Nemania atropurpurea

              

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JF00068

JF00068

JF00068

JF00038

JF00038

JF00038

Nemania atropurpurea (Fr.: Fr.) Pouzar.

Stromata superficial, irregularly elongate and coalescent, widely effused up to 25 cm long x 6 cm broad, 0.8-1 mm thick, strongly carbonaceous; margin abrupt, with host surface blackened; surface blackish brown to dull black, with conspicuous to very conspicuous perithecial mounds forming a polyhedral pattern.

Perithecia subglobose, 0.5-0.8 mm diam.

Ostioles coarsely papillate, conical, black.

Asci cylindrical, long-stipitate, the spore-bearing parts 70-80 m long x 6-7 m broad, the stipes averaging 70 m long, with apical apparatus amyloid, cuboid, 2-2.5 m high x 2 m broad.

Ascospores 9.5-11.5 x 4-4.8 m, dark brown, ellipsoid strongly inequilateral with frequently narrowly rounded ends, uniseriate and finally 2-3-seriate in the ascus, with a fairly conspicuous short germ slit 4-5 m long on the less convex side.

Specimens examined: FRANCE: Arige (09): Rimont, Las Muros, ruisseau de Peyrau, 17 Apr. 2000, JF-00038, on a decorticated rotten trunk of Ulmus minor; same location and substrate, 30 Jun. 2000, JF-00068.

Notes: Our collections agree well with the descriptions of N. atropurpurea given by Pouzar (1985 a) and Granmo et al. (1999). Nemania atropurpurea is well characterized by the combination of widely effused carbonaceous stromata with very conspicuous perithecial mounds and coarsely papillate ostioles, and fairly dark brown ascospores with narrowly rounded ends and a short conspicuous germ slit. According to Pouzar (1985 a), the epithet atropurpurea given by Fries refers to the purplish tinge of the spore-print spreading over the stromatal surface, while Granmo et al. (1999) report the spore-print on stromata as dark green to greyish green.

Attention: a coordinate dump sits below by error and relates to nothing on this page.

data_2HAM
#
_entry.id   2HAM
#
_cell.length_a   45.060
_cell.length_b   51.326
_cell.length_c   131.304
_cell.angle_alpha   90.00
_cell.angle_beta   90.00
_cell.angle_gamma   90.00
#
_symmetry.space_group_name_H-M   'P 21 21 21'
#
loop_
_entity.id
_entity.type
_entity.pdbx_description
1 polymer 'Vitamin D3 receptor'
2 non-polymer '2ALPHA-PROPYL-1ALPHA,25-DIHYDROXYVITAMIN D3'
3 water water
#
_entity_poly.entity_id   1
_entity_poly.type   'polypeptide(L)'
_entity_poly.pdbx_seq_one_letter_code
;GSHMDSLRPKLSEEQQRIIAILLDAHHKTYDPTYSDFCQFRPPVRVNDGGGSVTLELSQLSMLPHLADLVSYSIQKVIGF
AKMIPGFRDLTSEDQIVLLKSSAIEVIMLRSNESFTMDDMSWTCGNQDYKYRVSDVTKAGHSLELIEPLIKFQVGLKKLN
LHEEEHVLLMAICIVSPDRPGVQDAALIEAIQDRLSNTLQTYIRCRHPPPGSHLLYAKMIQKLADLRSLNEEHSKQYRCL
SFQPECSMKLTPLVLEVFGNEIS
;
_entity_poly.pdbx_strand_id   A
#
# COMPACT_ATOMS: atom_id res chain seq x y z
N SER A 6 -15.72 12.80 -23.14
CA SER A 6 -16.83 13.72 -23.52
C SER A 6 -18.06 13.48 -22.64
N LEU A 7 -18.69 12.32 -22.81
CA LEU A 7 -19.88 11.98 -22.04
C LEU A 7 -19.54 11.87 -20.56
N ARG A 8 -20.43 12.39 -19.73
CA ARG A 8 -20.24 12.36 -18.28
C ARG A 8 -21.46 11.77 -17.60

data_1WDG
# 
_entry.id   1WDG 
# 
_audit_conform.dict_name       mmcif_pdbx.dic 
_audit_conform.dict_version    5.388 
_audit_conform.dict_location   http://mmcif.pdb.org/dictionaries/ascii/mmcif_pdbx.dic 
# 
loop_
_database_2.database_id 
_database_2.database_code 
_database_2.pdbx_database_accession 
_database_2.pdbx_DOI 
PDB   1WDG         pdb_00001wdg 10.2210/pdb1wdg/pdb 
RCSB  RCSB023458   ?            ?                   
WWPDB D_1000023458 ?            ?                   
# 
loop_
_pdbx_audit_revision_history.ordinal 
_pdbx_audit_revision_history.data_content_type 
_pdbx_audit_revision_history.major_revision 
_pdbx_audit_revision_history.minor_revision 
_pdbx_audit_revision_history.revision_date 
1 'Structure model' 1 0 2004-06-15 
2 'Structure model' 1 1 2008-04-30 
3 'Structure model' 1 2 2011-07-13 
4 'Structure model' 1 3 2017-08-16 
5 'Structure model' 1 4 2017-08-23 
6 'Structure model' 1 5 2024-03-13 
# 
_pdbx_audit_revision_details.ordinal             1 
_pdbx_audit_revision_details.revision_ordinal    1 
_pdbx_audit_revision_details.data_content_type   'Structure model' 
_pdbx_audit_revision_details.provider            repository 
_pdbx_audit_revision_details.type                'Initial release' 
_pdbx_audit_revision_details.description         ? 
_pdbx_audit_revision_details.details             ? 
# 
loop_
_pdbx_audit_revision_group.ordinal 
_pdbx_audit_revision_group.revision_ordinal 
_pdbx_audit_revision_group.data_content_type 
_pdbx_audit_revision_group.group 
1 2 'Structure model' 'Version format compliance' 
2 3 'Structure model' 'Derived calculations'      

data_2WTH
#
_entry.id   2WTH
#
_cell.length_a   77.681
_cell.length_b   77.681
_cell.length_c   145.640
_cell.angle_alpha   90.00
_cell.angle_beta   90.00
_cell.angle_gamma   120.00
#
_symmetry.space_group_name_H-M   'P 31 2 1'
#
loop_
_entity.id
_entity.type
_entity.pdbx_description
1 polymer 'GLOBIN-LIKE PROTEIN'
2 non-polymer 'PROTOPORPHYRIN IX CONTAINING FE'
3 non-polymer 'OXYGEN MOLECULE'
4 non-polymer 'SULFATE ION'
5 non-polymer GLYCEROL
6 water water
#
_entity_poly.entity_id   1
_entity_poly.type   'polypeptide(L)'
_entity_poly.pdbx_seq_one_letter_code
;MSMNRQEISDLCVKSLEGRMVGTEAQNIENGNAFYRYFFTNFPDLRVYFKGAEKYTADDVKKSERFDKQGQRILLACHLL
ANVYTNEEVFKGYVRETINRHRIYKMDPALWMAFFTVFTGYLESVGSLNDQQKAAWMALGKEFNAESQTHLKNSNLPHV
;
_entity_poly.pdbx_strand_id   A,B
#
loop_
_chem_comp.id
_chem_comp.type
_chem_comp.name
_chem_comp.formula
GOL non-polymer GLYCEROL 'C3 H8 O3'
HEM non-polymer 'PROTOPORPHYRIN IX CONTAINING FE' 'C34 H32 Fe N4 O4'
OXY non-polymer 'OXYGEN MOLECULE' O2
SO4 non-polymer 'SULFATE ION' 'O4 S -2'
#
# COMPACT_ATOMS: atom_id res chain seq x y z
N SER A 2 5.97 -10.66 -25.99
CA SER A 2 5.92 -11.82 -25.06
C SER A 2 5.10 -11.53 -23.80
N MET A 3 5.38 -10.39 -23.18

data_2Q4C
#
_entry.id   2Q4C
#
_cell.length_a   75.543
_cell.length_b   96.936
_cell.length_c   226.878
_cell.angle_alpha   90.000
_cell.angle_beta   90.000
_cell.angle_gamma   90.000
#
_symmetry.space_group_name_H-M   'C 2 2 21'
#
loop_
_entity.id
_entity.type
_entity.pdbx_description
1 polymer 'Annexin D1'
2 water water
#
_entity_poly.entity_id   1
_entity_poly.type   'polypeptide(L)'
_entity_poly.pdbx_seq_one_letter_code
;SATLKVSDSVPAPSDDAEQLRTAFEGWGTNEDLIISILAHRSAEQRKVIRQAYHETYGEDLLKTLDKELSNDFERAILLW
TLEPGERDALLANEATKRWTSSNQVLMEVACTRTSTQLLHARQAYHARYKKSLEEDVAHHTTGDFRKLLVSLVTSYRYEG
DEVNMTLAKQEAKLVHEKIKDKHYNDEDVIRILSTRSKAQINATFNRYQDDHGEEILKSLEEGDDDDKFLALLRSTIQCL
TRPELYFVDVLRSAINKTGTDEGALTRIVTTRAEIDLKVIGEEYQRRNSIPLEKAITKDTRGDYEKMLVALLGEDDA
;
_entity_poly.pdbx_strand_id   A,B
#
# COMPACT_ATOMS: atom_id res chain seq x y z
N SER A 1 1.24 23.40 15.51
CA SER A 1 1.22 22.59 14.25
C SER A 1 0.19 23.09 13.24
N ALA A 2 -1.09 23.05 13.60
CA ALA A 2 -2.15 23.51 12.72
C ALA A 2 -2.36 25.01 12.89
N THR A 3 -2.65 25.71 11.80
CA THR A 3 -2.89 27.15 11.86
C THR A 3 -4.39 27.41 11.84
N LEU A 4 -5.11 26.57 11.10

Nemania atropurpurea is known from Europe [Czech Republic and Poland (Pouzar, 1985 a), Denmark, Finland, Norway and Sweden ( Granmo et al.,1999)], Canada and U. S. A. (Petrini and Rogers, 1986; Ju and Rogers, 2002). Our records are likely to be the first published ones from France. Nermania atropurpurea has been recorded by the above authors on various hosts including Carpinus, Fagus, Populus, Salix, Tilia and Ulmus.